At times, the constant cycle of water, gas and electric consumption, and rising utility costs can make a life ‘off the grid’ seem very appealing. For a growing number of people, living off the grid is a way to not only cut down—or completely eliminate—their monthly energy bills, but also a way to lower their overall impact on the environment. In 2006, an article on USA Today said it was estimated that around 180,000 American households were living off the grid by choice. As more and more states have started to offer tax breaks and other incentives to homeowners who elect to use clean energy systems to power their homes, this number has surely grown over the past several years.
If living a more autonomous life off the grid sounds appealing, there are some necessities that must be addressed in order to make it possible to survive in a self-sufficient manner. Below we take a look at three absolute necessities to living off the grid.
Solar Panels and other Power Sources
Yes, one of the main goals of living off the grid is to use less energy. However, most people living off the grid still need a small amount of energy in order to heat water, provide light, and cook food. Luckily for them, there are a variety of ways to alternatively generate power for their homes. For off-the-grid homes located in open areas that receive a lot of wind or sunlight, strategically-placed wind turbines or solar panels can collect and store enough energy to supply a home with free electricity for days at a time. Excess power from these sources can also be stored in batteries and tapped for use when wind or sunlight is not available. Auxiliary generators can also be used to provide off-grid homes with power, and can be fueled using diesel, propane, or natural gas.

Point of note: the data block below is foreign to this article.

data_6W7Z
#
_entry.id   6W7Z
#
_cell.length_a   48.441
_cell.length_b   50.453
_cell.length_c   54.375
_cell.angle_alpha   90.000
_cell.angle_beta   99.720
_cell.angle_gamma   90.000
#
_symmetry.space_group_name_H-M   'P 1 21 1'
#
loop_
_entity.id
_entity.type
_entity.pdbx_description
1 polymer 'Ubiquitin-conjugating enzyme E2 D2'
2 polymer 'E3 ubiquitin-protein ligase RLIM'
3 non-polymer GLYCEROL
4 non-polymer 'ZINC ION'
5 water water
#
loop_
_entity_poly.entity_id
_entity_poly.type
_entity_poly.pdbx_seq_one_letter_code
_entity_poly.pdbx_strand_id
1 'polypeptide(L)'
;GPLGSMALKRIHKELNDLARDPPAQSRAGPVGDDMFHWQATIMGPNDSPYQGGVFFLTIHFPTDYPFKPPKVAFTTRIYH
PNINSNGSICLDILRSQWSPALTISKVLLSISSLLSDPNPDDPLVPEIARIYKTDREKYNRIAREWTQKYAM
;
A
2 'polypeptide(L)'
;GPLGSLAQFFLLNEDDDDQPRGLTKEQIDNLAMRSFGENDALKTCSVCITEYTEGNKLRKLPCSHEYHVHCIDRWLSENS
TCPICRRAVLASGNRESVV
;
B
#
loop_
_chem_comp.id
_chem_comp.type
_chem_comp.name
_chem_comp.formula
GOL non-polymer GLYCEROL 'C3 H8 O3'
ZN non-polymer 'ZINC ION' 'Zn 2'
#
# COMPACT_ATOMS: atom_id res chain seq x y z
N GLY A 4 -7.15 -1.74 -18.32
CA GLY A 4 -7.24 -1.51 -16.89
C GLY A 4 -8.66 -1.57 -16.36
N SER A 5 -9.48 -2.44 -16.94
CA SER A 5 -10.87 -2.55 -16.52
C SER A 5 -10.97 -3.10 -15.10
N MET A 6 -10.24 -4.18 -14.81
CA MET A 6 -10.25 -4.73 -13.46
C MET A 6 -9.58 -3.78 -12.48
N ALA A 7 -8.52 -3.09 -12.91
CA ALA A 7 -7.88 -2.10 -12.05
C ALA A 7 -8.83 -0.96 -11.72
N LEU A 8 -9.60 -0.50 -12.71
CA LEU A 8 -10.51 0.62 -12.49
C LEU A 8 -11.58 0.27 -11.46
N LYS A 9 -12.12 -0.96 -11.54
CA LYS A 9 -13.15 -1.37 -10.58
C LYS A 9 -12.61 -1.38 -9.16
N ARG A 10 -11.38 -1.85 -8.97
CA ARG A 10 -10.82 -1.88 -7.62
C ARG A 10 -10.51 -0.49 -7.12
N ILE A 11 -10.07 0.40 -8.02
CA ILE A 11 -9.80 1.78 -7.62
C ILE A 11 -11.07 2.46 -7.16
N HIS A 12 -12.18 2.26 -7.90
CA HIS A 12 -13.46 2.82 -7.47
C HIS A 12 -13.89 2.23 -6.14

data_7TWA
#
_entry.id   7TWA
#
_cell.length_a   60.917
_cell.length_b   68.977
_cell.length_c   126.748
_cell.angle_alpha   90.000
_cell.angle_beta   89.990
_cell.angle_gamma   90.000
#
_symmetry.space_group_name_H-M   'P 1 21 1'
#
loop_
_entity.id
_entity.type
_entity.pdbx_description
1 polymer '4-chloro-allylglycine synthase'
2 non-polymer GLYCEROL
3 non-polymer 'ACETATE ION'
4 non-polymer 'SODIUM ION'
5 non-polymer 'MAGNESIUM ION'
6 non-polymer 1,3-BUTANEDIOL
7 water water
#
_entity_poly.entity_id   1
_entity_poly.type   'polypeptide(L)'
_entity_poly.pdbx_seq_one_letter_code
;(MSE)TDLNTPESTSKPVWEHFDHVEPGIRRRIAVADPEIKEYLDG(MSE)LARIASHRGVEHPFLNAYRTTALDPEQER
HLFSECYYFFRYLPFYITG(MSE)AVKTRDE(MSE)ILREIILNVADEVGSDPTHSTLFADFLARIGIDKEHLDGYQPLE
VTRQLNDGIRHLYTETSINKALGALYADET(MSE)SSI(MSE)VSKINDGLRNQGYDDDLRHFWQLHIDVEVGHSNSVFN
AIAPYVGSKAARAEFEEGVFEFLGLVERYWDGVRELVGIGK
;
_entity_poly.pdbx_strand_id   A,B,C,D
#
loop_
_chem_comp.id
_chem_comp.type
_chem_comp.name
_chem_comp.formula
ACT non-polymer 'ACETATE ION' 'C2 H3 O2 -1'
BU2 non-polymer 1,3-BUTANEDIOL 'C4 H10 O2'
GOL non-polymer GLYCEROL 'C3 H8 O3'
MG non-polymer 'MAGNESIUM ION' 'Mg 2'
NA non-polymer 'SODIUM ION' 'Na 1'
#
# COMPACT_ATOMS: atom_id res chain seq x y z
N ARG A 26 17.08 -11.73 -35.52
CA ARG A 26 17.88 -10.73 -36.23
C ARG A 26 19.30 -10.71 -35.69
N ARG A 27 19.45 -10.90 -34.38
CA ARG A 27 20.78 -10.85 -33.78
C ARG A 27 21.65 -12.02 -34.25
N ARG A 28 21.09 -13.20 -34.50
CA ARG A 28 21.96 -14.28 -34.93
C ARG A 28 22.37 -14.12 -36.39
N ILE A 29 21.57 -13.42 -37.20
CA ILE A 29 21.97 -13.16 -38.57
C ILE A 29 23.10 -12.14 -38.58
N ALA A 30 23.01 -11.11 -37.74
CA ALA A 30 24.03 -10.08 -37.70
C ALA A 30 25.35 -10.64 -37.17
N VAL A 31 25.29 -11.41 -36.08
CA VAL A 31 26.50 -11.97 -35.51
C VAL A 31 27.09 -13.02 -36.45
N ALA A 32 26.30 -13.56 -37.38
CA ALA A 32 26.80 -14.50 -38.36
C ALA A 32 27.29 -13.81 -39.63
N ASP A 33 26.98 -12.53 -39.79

A Good Water Source
As you have probably heard before, human beings can survive around 3 weeks without food, but can only last about 3 days without water. This, of course, makes securing a renewable source of clean drinking water essential to living off the grid. The two main ways of securing drinkable water, other than living near an existing clean water source, are drilling a water well and collecting rain water. In the case of wells, water well pumps may be necessary in order to deliver water from the well to your home. Your solar panels or another power source can power your pumps. With rain water collection, it is necessary to treat the collected water to remove contaminants that can make you sick.
Waste Disposal and Living off the Grid
Proper disposal of waste is a necessary part of living life off the grid. Failing to dispose of hazardous waste in an appropriate manner could lead to health issues and contaminated soil (and therefore water). Common off-the-grid waste disposal systems include composting toilets, incinerating toilets, open-air lagoon pits, and septic tanks with buried leach fields.
power grid image by Pixabay